Pema Clark – Boudhanath – Sunday 14th

BoudhanathThe traditional Buddhist stupa is a representation of the awakened human mind and provides a frame for a performance setting light and dark in conversation with each other. The live art performance is named after the Boudhanath stupa in Kathmandu where I visited in 1997 when I was first a Buddhist. In this short durational work, my husband contemplates the impending death of his mother and his relationship with his father. BOUDHANATH reflects on the nature of intimacy, the role of the mother and father in the development of self and identity, relationships and liberation from self-imposed imprisonment from the past.

Venue: Factory Studios (Courtyard)
Date: Sunday 14th September
Time: 12.30/ 16.00
Audience Info:This work will be of particular interest to anyone interested in autobiography, live art and Buddhism and meditation. 30 minutes

The traditional Buddhist stupa is a representation of the awakened human mind and provides a frame for a performance setting light and dark in conversation with each other. The live art performance is named after the Boudhanath stupa in Kathmandu where I visited in 1997 when I was first a Buddhist. Inside a stupa frame/prison sits a man (my real-life partner, a mental health nurse for 30 years) contemplating the impending death of his mother and his relationship with his father. He sits on 108 copies of their pictures. Outside the frame I circumnambulate the stupa, praying the Buddhist rosary. The man tries to get my attention without success by throwing crushed pictures of his parents at her. When he has exhausted himself, the woman makes a string of prayer beads out of the crushed pictures, enabling the man to come out of his prison. He now circumnambulates while the woman enters the heart of the stupa and the praying continues. BOUDHANATH is a relational work reflecting on the nature of intimacy, the role of the mother & father in the development of mental health, relationships and liberation from self-imposed imprisonment from the past.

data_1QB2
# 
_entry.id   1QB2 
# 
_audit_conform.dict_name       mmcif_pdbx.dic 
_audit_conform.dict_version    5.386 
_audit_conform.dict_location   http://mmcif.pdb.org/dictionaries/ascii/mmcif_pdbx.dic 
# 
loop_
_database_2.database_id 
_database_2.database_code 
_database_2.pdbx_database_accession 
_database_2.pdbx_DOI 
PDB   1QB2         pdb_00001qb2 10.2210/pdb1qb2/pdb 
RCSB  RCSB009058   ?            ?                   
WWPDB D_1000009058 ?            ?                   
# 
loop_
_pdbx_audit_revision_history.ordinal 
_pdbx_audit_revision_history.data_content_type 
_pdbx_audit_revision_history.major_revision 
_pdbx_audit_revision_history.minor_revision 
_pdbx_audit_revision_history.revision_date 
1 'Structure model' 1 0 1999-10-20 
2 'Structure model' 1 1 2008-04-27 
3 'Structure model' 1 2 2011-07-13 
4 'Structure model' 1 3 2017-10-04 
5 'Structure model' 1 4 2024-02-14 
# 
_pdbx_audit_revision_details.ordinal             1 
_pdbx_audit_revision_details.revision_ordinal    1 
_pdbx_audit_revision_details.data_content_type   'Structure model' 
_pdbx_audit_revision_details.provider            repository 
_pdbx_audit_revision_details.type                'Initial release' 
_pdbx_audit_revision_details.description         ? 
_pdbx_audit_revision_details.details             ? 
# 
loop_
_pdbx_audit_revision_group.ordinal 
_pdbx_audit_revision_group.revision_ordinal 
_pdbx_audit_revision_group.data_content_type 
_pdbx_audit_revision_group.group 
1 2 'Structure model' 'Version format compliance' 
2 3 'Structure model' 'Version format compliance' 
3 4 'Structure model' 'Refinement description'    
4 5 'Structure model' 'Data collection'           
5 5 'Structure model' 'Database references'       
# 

About Pema Clark & Nick Bishop

Pema Clark trained as an actor at Guildford School of Acting (class of 1992) and has been a practicing Buddhist in the Tibetan tradition since 1997, two of those years spent as a Buddhist nun. After several years as an actor, director and stage manager, she returned to education and is currently a PhD candidate in the drama department of the University of East Anglia where her practice-based research is on Buddhist Influences in Contemporary Performance. Solo performance art work includes At Sea: 1980 – 2010 (Centre for Creative Collaboration and Norwich Arts Centre); No(h) Father (UEA and Warwick Arts Centre); Whispers for the Goldsmiths Graduate Festival and Still Life for the Sainsbury Centre for Visual Art, Norwich.

Nick Bishop has been a mental health nurse in the NHS for more than 30 years. Boudhanath marks his performance debut.

Want to Know More?

www.pemaclark.com 

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